You are here:

Employment Law/Gas station drive-offs

Advertisement


Question
Can Gas station employer force an employee/cashier to pay for gas drive-off by customer's?
Station owner does not require forced pre-pay by customers.  There are no pre-signed paper's stating that the cashier is required to pay for drive-offs.. But the Owner  "verbally"  require's cashier to "pay-up"!   The cashier is constantly pressured to turn  "on"  the  "approval-key"  to the  "gas-pump",  for the customer,  at the register on a frequent  basis.  Cashier is constantly required to observe  "who-is-it"  at the  "gas-pumps!"   We are forced into   "guessing"  who  won't  be a drive-off,  and then told to  "watch"  them.  The cashier did get the license number & vehicle description.  The station owner refuses to  notify  police to identify the driver.  Because he's angry with the police dept. about the dept. requiring station owner to prosecute the gas drive-off.  (It takes the police station about an hour of their time to research the information.)   Station owner wants to call gas drive-off person himself. Because it's a small town & sometimes it's a local farmer or a friend of his that only forgot to pay.  They'll come back to pay the owner after a phone call from station owner.   But, in this case it doesn't appear to be a local person who drove-off.
    I was required to pay $43.00 for a drive-off.  I feared I would be fired if I didn't . Actually, in the past, an employee's part -time hours would be cut severely in order to force them to go elsewhere for employment.

Answer
I think this is unfair and not legal at all. If the customer is to pay up front and the attendant does not follow this rule than maybe they could be liable, but not if they are told to turn on the pump with out payment. No this is a cost of doing business for the business. You should contact your local department of labor and let them know what is going on.

Shirley

Ina that is a good idea. I work with bulk agriculture materials and have never worked in this situation so could not give you a better answer. The lawyer is a good idea.

Shirley

Employment Law

All Answers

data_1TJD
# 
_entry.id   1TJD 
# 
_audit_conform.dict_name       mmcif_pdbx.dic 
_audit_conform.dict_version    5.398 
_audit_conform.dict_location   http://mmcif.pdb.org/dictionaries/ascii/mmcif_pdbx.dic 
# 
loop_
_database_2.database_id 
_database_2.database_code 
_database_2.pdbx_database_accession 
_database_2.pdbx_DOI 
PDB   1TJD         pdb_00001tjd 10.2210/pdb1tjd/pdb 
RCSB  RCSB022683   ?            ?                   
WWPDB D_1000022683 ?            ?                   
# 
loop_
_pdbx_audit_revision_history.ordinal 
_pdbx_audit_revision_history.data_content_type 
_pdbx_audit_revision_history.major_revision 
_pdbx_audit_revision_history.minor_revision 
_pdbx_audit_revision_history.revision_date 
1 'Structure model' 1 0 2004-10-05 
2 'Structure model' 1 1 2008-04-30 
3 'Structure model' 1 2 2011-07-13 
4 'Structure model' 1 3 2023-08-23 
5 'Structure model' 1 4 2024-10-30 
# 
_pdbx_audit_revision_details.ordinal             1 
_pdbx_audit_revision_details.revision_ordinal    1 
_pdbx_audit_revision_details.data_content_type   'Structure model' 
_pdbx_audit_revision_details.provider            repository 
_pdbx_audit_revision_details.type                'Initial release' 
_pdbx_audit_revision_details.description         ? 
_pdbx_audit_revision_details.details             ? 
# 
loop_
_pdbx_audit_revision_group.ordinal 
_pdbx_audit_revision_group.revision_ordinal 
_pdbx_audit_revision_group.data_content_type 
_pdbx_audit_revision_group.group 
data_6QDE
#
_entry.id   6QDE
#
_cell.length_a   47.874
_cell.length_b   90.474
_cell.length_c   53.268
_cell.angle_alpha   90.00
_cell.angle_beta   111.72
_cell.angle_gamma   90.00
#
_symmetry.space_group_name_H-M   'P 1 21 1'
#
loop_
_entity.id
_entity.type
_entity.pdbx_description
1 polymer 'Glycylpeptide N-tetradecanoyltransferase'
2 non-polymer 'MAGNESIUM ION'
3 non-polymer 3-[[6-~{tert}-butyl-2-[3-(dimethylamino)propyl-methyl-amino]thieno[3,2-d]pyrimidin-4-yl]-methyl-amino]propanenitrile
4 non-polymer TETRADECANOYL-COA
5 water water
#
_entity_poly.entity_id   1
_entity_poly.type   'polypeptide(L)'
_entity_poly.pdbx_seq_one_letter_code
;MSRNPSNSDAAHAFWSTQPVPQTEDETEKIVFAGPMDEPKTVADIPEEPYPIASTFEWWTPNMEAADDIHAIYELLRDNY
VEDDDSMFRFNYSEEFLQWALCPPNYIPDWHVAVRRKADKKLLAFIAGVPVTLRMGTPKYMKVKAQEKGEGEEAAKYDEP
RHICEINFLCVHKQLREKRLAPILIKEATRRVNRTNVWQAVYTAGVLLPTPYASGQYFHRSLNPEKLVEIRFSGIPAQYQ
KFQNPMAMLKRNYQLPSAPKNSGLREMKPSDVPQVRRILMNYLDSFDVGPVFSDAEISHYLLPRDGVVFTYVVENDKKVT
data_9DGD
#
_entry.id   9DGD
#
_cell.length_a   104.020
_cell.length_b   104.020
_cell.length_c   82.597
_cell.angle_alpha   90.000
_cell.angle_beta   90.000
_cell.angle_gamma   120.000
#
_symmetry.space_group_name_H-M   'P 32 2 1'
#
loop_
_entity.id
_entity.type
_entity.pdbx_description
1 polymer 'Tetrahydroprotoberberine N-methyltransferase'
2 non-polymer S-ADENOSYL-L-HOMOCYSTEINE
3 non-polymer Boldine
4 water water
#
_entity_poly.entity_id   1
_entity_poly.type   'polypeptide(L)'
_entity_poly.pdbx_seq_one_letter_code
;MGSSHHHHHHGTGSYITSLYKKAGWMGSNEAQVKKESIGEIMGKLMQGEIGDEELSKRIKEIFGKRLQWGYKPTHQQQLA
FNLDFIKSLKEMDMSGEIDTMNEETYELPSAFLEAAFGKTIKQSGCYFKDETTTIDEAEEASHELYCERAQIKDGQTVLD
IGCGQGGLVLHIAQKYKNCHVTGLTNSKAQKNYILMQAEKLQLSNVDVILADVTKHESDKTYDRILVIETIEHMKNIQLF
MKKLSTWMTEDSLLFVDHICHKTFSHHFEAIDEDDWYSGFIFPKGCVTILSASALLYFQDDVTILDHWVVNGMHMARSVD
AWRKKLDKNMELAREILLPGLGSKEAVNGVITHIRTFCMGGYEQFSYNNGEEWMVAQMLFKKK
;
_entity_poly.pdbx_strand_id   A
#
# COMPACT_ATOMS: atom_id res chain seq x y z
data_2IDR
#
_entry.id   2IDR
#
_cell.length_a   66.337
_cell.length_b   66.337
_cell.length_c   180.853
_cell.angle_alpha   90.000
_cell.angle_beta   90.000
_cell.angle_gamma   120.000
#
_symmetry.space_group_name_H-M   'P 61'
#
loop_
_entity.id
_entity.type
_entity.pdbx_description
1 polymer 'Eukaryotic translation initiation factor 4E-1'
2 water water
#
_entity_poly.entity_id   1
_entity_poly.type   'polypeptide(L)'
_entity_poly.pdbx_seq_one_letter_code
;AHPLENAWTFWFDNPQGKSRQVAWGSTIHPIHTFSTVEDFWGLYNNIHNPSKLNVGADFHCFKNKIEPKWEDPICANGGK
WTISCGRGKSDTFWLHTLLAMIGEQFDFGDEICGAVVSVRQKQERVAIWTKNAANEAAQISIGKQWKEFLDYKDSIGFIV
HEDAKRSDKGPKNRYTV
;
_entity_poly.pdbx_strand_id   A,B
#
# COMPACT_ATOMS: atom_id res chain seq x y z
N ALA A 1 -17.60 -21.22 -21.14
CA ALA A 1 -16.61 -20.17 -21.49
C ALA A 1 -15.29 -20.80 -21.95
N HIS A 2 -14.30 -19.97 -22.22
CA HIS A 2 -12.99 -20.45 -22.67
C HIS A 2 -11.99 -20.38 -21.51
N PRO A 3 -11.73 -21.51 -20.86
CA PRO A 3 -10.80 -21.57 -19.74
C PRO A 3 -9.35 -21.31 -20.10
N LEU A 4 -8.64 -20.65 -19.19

Answers by Expert:


Ask Experts

Volunteer


Shirley McAllister, CPP, PHR

Expertise

I can answer questions about payroll laws and payroll tax laws and Human Resource laws and agencies. I can answer federal payroll and human resource law questions and most states; I do not have a knowledge of the local taxes for cities and counties within the state. If and when I can I will try and send you the website where you can reference the answer and where you can obtain more information as well as a contact number if needed for that particular agency. Some agencies I have worked with are IRS, Department of Labor (federal and state), Revenue Canada (and provincial governments), Inland Revenue, OSHA (0ccupational Safety and Health Administration); Social Security Administration and National Child Support as well as other agencies in Payroll and Human Resources. Some Laws I am particularly familiar with are FLSA (Fair Labor Standards Act), ADA (Americans With Disabilities Act), FMLA (Family Medical Leave Act) COBRA (Consolidated Omnibus Reconciliation Act ) , QDRO's, QMCSO's, and other support orders and garnishments, USERRA (Uniformed Services Employment and Remployment Rights Act,PPA Act (Pension Protection Act of 2006, As well as most other employment type acts. I am also well versed in the Title V Civil Rights Act and the HIPAA (Health Insurance Portability and Accountability Act).

Experience

30 years in Payroll and Human Resources

Organizations
SHRM (Society of Human Resources) APA (American Payroll Association) DOLEA (Department of Labor Employers Association) CPA (Canadian Payroll Association) NAPW (National Association of Professional Women) The Mentoring Network

Education/Credentials
PHR Certification in Human Resources CPP Certification in Payroll in U.S. Payroll Administrator and Payroll Supervisor certification in Canada

©2016 About.com. All rights reserved.